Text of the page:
Introduction: The existing literature on chronic pain points to the effects anxiety sensitivity, pain hypervigilance, and pain catastrophizing on pain-related fear; however, the nature of the relationships remains unclear. The three dispositional factors may affect one another in the prediction of pain adjustment outcomes. The addition of one disposition may increase the association between another disposition and outcomes, a consequence known as suppressor effects in statistical terms. Objective: This study examined the possible statistical suppressor effects of anxiety sensitivity, pain hypervigilance and pain catastrophizing in predicting pain-related fear and adjustment outcomes (disability and depression). Methods: Chinese patients with chronic musculoskeletal pain (n=401) completed a battery of assessments on pain intensity, depression, anxiety sensitivity, pain vigilance, pain catastrophizing, and pain-related fear. Multiple regression analyses assessed the mediating/moderating role of pain hypervigilance. Structural equation modeling (SEM) was used to evaluate suppression effects. Results: Our results evidenced pain hypervigilance mediated the effects of anxiety sensitivity (Model 1: Sobel z=4.86) and pain catastrophizing (Model 3: Sobel z=5.08) on pain-related fear. Net suppression effect of pain catastrophizing on anxiety sensitivity was found in SEM where both anxiety sensitivity and pain catastrophizing were included in the same full model to predict disability (Model 9: CFI=0.95) and depression (Model 10: CFI=0.93) (all p<0.001). Conclusions: Our findings evidenced that pain hypervigilance mediated the relationship of two dispositional factors, pain catastrophic cognition and anxiety sensitivity, with pain-related fear. The net suppression effects of pain catastrophizing suggest that anxiety sensitivity enhanced the effect of pain catastrophic cognition on pain hypervigilance.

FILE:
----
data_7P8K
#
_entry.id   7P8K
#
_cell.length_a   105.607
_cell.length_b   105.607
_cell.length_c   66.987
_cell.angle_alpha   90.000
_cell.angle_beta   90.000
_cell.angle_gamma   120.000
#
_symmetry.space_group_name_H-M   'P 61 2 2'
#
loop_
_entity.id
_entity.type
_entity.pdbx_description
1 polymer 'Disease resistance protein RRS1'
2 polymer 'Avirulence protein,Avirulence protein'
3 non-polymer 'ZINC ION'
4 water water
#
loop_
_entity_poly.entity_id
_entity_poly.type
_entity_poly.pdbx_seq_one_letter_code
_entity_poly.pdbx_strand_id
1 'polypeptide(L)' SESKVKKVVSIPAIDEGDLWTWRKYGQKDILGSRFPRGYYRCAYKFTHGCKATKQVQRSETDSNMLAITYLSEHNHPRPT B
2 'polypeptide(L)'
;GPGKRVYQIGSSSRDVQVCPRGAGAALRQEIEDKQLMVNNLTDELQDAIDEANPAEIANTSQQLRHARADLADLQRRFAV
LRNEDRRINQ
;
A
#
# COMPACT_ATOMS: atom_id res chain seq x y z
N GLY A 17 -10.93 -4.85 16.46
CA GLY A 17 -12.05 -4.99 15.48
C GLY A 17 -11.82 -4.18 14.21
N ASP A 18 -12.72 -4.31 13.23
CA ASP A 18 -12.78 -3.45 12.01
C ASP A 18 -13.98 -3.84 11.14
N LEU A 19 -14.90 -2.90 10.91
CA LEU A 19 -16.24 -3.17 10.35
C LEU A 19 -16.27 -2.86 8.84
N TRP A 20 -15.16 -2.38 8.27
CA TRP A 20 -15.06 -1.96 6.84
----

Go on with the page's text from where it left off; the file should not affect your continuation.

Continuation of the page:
|Publication status||Published - Mar 2016|